After finishing up a basic alpha version, I showed the prototype to friends, family, and various work in progress feedback threads, and the reaction was mixed. Some people loved it, some people thought it was boring, and the vast majority of players just didn't seem that interested in the game. While I thought the game was interesting, it wouldn't be the first time I enjoyed a game I made and others thought it was terrible *cough*ADventureLib*cough*.

Not sure what to do in order to improve the game, we tried contacting publishers for both monetary support and for feedback and testing. Once again, we got little interest.

Disheartened, we started wondering if Aground simply wasn't a good game. If the core's no good, no amount of additional features and work will improve it, and sometimes, as sad as it is, the best decision is to trash the project and start something new (it's bad to trash projects too early for some new and exciting idea, but it's also bad to sink tons of time and money into a project doomed to failure).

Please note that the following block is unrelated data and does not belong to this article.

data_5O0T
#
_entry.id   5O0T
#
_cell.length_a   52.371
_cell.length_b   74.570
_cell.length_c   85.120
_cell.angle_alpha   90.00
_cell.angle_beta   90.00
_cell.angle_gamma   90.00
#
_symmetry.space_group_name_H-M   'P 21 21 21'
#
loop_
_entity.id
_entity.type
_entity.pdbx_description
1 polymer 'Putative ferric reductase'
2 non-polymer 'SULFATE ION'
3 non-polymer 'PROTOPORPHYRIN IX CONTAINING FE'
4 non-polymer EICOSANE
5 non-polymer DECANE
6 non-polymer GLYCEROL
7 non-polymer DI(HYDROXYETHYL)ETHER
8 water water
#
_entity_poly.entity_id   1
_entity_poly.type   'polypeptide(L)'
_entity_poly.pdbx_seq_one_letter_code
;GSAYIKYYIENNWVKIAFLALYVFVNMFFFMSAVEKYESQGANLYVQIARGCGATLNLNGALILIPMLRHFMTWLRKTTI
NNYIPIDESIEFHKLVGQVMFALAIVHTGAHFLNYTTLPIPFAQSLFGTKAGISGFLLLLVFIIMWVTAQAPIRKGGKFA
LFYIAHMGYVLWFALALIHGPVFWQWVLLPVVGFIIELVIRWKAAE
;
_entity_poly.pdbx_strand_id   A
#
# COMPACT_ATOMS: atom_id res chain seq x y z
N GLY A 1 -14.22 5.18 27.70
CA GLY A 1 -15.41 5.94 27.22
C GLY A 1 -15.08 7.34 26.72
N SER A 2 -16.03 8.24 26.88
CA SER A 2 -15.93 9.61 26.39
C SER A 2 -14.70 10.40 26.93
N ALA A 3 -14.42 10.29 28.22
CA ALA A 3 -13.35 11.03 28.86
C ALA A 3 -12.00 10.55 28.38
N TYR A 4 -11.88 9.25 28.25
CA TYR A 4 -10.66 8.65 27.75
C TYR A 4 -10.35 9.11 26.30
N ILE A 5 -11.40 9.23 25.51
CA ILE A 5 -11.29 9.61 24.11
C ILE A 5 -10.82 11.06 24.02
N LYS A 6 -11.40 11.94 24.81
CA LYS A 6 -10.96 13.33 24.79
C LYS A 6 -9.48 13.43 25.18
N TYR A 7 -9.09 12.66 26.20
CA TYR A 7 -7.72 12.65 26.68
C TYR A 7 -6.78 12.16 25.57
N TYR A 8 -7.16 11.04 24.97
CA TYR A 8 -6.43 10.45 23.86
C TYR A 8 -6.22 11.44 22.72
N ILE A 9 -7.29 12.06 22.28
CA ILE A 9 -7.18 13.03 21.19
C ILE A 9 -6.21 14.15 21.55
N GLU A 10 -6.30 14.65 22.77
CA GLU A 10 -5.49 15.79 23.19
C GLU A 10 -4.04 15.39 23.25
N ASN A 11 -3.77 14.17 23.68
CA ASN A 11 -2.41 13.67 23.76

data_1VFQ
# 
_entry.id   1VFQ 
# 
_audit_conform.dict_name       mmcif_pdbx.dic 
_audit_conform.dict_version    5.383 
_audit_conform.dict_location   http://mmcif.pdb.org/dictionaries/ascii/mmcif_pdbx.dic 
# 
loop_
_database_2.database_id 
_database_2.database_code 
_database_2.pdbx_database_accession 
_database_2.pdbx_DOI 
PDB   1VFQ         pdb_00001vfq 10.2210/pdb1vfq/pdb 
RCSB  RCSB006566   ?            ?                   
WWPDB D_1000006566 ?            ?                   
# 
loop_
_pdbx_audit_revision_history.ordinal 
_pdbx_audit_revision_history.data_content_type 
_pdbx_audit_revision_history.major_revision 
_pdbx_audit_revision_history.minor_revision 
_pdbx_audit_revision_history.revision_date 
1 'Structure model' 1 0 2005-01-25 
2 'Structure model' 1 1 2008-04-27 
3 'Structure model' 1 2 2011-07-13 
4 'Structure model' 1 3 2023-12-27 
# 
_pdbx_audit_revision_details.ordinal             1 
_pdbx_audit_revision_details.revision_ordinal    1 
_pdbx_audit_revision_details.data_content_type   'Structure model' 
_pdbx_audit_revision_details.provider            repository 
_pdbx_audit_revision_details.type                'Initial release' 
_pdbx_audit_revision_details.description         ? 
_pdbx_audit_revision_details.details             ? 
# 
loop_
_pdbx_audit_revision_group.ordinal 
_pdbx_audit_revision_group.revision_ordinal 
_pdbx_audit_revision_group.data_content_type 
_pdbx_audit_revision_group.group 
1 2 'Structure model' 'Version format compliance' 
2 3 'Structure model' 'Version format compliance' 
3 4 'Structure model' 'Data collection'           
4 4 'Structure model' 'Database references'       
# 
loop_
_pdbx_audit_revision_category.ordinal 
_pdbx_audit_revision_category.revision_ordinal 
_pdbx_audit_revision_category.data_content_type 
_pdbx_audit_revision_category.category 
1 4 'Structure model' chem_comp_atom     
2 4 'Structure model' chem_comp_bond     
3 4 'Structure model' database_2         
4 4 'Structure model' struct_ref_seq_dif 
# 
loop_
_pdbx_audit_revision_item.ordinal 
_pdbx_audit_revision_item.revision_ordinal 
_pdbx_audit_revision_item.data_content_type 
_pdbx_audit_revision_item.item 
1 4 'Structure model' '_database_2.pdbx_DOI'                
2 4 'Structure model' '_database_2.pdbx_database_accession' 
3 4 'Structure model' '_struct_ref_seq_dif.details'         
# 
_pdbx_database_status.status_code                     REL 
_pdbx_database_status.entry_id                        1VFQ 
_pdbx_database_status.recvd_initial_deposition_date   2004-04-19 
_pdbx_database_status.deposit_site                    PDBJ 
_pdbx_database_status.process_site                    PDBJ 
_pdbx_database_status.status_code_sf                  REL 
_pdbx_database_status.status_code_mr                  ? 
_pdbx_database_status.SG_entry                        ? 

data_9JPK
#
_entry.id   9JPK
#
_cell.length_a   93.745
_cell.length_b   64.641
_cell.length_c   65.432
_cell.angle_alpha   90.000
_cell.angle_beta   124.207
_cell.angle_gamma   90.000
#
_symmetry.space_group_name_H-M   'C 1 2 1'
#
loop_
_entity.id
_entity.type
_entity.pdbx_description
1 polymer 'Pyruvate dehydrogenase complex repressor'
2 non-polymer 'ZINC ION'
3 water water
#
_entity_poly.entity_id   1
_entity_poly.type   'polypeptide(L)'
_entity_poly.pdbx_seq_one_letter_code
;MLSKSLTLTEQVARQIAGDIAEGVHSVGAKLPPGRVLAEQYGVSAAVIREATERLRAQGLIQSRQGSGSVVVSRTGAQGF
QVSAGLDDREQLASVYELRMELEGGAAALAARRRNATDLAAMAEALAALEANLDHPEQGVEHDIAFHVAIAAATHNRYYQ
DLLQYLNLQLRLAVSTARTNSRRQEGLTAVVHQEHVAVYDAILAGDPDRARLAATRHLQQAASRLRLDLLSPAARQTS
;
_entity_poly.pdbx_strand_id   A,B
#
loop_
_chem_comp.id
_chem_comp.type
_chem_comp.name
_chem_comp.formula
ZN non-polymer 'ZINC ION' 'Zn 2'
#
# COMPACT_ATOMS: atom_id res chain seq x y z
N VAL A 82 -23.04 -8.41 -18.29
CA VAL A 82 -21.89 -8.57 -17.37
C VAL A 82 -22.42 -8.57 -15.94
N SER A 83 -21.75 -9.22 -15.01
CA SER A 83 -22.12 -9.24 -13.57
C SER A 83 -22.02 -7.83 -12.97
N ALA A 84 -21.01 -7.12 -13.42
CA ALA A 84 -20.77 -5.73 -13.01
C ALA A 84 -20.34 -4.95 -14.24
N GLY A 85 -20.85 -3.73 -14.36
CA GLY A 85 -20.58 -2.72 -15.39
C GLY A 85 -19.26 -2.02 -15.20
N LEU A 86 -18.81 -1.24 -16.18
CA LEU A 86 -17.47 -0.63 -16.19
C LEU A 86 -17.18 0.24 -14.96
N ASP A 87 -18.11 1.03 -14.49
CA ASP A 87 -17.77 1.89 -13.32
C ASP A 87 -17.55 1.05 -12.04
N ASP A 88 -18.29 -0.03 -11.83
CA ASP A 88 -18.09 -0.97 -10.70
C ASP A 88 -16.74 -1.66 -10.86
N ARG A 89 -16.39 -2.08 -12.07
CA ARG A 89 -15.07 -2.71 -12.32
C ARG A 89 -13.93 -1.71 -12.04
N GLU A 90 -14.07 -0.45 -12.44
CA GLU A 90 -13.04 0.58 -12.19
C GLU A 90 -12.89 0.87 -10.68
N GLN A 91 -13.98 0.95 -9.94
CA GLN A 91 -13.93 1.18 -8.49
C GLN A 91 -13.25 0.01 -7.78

Not quite ready to give up on the idea, and having already spent a lot of time on the alpha version of the game, we decided to fix it up to the point we didn't mind sharing it publicly and post it for free. Worst case, at least it would be out there and the time we spent on the project wouldn't be for nothing. We launched this version of the game on October 24th.

After our experiences with the prototype, we had no expectations for the game. So, we were pleasantly surprised when we saw that the game was immediately well received. Aground quickly took off, and soon had more plays and a better rating than any of our past games! From disheartened, our motivation sky rocketed, and we realized we might have stumbled upon quite the gem.